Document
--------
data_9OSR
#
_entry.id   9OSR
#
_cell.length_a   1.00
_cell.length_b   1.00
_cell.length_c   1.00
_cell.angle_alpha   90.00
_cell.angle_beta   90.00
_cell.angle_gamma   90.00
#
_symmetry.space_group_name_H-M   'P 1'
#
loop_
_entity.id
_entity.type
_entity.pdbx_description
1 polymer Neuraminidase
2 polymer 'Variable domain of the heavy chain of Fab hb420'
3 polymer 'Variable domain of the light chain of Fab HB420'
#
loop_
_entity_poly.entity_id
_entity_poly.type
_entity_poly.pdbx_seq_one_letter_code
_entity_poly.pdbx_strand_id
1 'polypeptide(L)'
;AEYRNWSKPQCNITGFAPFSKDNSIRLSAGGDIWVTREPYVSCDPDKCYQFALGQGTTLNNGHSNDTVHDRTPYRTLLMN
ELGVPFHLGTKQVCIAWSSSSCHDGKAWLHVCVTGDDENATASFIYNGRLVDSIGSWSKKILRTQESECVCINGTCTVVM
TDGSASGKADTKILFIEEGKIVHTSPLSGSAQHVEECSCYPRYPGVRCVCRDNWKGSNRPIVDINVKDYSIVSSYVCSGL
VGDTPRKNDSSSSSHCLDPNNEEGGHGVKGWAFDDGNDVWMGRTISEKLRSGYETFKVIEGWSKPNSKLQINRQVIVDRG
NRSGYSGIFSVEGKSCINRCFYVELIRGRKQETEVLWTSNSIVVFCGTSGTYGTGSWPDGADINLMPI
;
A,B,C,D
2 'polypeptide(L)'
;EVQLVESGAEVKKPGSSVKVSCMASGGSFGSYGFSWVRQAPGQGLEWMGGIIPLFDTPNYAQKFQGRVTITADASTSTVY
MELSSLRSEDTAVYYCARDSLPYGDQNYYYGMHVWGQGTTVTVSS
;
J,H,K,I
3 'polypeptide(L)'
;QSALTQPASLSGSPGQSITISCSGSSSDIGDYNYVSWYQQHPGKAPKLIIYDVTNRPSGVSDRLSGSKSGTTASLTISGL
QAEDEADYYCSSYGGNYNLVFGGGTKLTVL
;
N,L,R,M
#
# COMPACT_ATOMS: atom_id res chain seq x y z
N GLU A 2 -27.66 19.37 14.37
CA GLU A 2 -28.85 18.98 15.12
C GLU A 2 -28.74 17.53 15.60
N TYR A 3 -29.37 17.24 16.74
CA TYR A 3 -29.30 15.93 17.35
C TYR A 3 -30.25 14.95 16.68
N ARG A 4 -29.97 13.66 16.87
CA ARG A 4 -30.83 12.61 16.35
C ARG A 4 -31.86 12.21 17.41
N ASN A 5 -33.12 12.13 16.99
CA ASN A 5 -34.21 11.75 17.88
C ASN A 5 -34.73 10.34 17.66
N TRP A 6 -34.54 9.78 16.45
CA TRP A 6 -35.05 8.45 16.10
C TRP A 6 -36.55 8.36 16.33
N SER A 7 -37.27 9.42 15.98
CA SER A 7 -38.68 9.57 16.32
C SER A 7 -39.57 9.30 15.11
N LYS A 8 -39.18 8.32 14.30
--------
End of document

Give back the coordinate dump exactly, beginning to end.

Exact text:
data_9OSR
#
_entry.id   9OSR
#
_cell.length_a   1.00
_cell.length_b   1.00
_cell.length_c   1.00
_cell.angle_alpha   90.00
_cell.angle_beta   90.00
_cell.angle_gamma   90.00
#
_symmetry.space_group_name_H-M   'P 1'
#
loop_
_entity.id
_entity.type
_entity.pdbx_description
1 polymer Neuraminidase
2 polymer 'Variable domain of the heavy chain of Fab hb420'
3 polymer 'Variable domain of the light chain of Fab HB420'
#
loop_
_entity_poly.entity_id
_entity_poly.type
_entity_poly.pdbx_seq_one_letter_code
_entity_poly.pdbx_strand_id
1 'polypeptide(L)'
;AEYRNWSKPQCNITGFAPFSKDNSIRLSAGGDIWVTREPYVSCDPDKCYQFALGQGTTLNNGHSNDTVHDRTPYRTLLMN
ELGVPFHLGTKQVCIAWSSSSCHDGKAWLHVCVTGDDENATASFIYNGRLVDSIGSWSKKILRTQESECVCINGTCTVVM
TDGSASGKADTKILFIEEGKIVHTSPLSGSAQHVEECSCYPRYPGVRCVCRDNWKGSNRPIVDINVKDYSIVSSYVCSGL
VGDTPRKNDSSSSSHCLDPNNEEGGHGVKGWAFDDGNDVWMGRTISEKLRSGYETFKVIEGWSKPNSKLQINRQVIVDRG
NRSGYSGIFSVEGKSCINRCFYVELIRGRKQETEVLWTSNSIVVFCGTSGTYGTGSWPDGADINLMPI
;
A,B,C,D
2 'polypeptide(L)'
;EVQLVESGAEVKKPGSSVKVSCMASGGSFGSYGFSWVRQAPGQGLEWMGGIIPLFDTPNYAQKFQGRVTITADASTSTVY
MELSSLRSEDTAVYYCARDSLPYGDQNYYYGMHVWGQGTTVTVSS
;
J,H,K,I
3 'polypeptide(L)'
;QSALTQPASLSGSPGQSITISCSGSSSDIGDYNYVSWYQQHPGKAPKLIIYDVTNRPSGVSDRLSGSKSGTTASLTISGL
QAEDEADYYCSSYGGNYNLVFGGGTKLTVL
;
N,L,R,M
#
# COMPACT_ATOMS: atom_id res chain seq x y z
N GLU A 2 -27.66 19.37 14.37
CA GLU A 2 -28.85 18.98 15.12
C GLU A 2 -28.74 17.53 15.60
N TYR A 3 -29.37 17.24 16.74
CA TYR A 3 -29.30 15.93 17.35
C TYR A 3 -30.25 14.95 16.68
N ARG A 4 -29.97 13.66 16.87
CA ARG A 4 -30.83 12.61 16.35
C ARG A 4 -31.86 12.21 17.41
N ASN A 5 -33.12 12.13 16.99
CA ASN A 5 -34.21 11.75 17.88
C ASN A 5 -34.73 10.34 17.66
N TRP A 6 -34.54 9.78 16.45
CA TRP A 6 -35.05 8.45 16.10
C TRP A 6 -36.55 8.36 16.33
N SER A 7 -37.27 9.42 15.98
CA SER A 7 -38.68 9.57 16.32
C SER A 7 -39.57 9.30 15.11
N LYS A 8 -39.18 8.32 14.30